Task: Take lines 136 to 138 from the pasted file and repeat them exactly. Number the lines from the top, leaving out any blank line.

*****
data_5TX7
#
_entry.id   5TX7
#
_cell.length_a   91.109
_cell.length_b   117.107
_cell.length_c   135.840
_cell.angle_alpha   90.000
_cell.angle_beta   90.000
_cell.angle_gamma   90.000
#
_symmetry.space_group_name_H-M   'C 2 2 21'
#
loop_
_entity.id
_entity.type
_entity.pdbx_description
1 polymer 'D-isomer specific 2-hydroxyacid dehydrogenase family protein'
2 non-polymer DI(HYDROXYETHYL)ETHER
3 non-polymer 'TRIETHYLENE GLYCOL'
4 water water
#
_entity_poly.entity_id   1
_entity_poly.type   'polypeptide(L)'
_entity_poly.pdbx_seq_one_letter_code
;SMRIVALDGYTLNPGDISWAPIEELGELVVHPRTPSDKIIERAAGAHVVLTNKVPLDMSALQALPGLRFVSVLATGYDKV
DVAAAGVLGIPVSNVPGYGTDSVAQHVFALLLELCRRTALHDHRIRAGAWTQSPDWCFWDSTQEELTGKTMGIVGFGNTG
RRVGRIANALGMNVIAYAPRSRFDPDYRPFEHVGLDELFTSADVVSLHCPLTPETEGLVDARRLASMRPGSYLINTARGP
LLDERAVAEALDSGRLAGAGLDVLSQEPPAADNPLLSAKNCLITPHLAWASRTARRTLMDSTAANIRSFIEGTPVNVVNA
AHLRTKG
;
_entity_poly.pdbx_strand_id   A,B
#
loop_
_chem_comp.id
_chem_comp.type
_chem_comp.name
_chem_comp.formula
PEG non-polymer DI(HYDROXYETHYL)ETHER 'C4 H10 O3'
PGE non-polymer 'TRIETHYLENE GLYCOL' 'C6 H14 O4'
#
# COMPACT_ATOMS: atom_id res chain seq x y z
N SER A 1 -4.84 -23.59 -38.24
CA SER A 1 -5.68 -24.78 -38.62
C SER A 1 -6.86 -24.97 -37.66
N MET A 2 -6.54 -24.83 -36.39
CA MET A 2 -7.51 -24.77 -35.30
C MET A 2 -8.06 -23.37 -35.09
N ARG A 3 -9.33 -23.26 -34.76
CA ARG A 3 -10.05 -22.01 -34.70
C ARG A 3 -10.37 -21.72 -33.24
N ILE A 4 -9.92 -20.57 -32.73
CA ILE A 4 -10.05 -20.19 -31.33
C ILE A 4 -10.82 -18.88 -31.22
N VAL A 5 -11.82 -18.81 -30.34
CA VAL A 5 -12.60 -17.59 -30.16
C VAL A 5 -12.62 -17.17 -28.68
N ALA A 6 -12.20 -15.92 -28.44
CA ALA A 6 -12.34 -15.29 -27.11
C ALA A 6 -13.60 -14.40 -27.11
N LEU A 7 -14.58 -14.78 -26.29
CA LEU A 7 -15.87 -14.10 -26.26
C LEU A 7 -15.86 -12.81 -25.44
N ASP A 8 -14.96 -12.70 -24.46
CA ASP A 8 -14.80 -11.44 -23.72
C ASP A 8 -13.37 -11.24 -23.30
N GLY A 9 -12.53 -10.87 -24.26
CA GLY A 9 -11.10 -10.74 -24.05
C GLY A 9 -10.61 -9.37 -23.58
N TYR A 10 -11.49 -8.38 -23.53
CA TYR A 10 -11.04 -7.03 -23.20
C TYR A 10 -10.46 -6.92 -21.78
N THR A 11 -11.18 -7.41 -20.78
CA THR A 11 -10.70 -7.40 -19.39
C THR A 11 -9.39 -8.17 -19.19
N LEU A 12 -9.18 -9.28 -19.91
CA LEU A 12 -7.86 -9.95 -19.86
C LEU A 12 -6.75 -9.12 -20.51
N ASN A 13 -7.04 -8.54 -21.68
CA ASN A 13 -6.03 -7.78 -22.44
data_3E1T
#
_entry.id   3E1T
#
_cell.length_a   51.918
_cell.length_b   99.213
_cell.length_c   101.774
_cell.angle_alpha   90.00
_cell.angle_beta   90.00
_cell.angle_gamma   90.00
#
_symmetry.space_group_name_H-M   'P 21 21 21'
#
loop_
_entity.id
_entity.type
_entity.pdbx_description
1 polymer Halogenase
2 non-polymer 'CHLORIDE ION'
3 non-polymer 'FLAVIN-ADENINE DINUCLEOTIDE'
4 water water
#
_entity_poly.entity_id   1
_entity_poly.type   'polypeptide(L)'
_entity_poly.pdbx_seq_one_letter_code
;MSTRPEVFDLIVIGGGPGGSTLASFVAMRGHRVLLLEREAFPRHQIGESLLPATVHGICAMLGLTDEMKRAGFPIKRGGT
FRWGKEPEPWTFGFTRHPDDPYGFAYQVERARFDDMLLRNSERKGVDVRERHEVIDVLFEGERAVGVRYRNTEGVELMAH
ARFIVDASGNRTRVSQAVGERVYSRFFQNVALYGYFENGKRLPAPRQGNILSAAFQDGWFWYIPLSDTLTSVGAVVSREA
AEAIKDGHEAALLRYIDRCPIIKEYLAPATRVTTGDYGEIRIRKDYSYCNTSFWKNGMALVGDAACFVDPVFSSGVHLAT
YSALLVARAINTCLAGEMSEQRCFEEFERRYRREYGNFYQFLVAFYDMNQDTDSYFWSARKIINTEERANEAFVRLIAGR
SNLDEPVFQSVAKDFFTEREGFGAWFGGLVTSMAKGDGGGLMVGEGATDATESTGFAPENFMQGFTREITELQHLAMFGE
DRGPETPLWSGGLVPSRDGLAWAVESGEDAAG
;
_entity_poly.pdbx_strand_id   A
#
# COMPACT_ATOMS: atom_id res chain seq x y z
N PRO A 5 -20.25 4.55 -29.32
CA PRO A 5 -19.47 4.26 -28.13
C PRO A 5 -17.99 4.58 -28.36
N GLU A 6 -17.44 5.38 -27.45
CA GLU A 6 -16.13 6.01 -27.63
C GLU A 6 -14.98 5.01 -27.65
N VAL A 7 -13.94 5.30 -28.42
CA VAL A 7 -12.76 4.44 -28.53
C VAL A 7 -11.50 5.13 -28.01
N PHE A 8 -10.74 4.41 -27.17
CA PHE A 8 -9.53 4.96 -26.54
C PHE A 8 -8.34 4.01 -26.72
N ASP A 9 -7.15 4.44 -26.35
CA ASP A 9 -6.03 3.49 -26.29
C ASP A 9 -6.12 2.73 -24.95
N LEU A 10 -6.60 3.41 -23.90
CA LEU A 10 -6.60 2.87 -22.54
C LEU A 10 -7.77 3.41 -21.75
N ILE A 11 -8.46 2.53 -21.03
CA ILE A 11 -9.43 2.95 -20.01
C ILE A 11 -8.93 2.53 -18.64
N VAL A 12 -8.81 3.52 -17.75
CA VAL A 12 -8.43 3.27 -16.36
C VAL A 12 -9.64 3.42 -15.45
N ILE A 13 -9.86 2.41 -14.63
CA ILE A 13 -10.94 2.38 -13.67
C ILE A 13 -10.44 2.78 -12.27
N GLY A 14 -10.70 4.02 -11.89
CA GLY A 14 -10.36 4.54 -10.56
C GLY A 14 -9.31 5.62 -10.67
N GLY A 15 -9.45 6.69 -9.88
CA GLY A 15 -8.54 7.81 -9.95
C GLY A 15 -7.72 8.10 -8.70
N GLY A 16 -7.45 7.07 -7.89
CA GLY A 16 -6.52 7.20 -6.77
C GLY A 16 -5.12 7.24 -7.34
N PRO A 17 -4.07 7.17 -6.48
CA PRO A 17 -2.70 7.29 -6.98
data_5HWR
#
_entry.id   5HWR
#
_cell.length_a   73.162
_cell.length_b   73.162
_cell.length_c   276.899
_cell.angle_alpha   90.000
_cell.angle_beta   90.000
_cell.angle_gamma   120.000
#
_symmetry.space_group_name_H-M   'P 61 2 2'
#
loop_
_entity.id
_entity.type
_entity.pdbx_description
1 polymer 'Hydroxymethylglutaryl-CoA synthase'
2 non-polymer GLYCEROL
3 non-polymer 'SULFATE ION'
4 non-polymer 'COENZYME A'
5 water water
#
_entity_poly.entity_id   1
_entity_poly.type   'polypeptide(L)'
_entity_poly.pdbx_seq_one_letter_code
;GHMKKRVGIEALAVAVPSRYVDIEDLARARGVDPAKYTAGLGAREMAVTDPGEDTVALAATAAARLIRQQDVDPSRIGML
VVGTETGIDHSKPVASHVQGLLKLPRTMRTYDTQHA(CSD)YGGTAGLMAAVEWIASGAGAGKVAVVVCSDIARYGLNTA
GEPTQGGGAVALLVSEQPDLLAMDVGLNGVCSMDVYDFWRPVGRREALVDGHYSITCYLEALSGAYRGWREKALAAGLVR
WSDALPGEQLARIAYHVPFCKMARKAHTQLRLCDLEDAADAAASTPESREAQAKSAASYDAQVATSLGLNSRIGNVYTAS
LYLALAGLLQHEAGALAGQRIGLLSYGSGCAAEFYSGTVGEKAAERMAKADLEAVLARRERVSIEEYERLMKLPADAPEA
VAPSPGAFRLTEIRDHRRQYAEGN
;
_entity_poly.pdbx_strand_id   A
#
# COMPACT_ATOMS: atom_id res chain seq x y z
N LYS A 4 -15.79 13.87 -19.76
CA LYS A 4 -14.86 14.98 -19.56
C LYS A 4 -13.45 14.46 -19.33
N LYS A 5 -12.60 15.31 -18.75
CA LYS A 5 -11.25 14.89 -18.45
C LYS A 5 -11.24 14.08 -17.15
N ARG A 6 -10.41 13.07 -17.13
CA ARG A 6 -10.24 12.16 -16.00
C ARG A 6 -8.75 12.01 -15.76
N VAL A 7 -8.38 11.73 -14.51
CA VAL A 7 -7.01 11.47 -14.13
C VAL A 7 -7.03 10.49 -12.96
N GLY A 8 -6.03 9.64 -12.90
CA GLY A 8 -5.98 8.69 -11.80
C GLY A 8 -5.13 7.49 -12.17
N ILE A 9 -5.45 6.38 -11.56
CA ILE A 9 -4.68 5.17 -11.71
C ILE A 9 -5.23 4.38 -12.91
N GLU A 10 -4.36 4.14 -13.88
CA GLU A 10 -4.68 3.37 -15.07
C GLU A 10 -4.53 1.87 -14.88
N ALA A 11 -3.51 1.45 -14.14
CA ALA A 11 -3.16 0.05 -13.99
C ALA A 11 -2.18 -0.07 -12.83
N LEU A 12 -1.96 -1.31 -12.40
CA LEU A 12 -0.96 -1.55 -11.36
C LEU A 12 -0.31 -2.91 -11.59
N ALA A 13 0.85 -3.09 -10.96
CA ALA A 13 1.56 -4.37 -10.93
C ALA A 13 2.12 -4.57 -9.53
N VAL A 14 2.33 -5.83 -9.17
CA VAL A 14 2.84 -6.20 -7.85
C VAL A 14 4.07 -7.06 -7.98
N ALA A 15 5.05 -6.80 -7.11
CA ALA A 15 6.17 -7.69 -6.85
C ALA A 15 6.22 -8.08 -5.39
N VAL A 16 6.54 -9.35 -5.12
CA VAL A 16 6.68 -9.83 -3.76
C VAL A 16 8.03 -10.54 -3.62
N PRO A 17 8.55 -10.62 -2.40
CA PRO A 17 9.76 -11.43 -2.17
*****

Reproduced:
CA ILE A 11 -9.43 2.95 -20.01
C ILE A 11 -8.93 2.53 -18.64
N VAL A 12 -8.81 3.52 -17.75